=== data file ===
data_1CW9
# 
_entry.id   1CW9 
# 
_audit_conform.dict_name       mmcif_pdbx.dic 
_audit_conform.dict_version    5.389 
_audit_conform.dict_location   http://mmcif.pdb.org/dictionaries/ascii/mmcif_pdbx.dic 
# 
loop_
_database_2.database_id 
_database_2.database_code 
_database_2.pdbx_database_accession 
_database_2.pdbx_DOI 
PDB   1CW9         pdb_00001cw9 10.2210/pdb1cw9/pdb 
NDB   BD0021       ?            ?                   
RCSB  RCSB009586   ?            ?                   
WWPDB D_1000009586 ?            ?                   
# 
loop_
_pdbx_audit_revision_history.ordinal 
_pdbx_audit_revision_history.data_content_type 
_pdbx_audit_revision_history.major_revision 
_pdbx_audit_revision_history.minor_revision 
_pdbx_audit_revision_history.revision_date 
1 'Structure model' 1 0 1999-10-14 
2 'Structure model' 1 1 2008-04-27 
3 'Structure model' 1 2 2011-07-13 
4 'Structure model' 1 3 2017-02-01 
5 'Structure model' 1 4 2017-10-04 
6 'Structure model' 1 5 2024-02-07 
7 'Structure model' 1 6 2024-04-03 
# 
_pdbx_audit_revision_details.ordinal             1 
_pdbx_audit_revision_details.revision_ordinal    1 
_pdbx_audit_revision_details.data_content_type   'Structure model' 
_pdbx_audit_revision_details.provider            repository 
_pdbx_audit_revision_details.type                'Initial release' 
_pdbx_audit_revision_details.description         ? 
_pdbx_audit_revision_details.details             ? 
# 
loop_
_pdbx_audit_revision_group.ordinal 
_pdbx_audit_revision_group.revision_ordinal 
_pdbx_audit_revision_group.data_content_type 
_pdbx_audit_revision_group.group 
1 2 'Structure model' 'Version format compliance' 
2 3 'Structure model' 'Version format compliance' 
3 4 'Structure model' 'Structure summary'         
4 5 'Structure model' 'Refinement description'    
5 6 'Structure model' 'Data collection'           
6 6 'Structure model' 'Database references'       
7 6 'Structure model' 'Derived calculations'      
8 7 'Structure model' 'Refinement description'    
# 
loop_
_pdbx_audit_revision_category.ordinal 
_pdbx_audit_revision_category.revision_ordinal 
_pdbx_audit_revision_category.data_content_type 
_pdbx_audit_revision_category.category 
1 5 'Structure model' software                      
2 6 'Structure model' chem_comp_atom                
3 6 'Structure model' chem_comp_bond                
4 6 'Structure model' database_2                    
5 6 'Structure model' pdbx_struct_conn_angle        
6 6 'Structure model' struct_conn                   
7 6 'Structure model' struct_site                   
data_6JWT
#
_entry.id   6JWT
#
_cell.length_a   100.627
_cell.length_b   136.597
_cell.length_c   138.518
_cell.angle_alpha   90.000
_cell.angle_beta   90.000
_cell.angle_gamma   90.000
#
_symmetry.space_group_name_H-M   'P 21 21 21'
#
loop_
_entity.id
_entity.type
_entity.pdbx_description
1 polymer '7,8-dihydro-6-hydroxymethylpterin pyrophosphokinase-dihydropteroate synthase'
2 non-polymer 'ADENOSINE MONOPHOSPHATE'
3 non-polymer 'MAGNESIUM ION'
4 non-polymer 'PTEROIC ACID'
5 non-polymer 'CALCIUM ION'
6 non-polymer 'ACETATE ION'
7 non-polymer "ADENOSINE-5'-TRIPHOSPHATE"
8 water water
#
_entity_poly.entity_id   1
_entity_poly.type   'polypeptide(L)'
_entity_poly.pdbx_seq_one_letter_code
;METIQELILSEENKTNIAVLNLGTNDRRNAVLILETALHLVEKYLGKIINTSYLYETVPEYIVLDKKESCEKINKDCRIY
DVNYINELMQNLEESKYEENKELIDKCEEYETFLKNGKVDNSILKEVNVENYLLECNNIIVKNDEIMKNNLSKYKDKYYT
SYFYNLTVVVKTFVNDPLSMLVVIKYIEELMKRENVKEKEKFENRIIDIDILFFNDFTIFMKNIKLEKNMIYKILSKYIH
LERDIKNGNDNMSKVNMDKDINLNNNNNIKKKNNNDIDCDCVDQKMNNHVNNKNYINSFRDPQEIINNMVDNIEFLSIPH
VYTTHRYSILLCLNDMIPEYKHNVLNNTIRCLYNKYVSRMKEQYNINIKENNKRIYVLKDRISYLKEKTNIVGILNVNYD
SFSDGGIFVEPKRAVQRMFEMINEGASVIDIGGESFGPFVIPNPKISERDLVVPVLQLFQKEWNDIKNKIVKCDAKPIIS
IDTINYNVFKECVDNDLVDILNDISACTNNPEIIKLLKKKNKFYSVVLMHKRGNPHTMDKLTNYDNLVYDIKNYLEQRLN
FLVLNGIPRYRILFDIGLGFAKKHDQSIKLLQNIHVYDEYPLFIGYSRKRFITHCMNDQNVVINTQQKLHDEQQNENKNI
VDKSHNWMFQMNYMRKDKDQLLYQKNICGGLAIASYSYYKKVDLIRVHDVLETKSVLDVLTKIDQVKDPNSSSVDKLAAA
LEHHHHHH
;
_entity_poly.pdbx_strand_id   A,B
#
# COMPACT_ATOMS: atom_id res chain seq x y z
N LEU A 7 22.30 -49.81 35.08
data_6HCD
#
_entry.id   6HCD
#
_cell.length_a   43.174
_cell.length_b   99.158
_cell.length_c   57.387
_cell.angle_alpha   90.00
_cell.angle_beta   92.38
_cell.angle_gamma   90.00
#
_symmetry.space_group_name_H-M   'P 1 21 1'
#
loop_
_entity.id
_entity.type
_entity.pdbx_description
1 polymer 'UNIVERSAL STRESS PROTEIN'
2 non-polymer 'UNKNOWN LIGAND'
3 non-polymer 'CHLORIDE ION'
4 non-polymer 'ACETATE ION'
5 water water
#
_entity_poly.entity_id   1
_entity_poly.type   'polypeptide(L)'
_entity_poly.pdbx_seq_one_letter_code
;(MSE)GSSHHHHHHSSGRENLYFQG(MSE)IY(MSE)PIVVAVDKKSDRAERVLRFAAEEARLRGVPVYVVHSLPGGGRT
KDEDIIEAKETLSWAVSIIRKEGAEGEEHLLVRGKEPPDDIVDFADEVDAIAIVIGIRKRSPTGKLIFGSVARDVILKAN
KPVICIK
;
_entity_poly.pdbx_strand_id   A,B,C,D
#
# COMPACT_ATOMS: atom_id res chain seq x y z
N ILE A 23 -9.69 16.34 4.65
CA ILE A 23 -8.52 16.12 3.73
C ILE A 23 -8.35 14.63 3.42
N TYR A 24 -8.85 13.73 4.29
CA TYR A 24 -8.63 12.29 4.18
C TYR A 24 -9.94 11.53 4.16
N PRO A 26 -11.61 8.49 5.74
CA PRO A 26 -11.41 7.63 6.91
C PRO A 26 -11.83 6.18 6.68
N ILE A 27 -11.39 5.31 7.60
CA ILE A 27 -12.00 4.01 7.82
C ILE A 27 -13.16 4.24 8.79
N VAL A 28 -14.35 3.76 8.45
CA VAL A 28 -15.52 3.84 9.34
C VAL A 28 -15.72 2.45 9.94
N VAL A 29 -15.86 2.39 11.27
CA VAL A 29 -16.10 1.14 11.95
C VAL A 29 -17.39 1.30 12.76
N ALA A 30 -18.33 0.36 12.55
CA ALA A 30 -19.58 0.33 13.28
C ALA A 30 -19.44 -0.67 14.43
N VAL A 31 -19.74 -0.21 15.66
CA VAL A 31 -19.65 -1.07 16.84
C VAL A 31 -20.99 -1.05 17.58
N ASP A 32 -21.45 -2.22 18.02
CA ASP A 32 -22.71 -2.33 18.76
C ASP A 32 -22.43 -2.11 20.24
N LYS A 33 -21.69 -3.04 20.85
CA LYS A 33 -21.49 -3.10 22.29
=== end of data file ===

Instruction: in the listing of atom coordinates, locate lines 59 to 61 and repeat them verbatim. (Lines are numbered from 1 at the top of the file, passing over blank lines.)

_pdbx_audit_revision_category.category 
1 5 'Structure model' software                      
2 6 'Structure model' chem_comp_atom                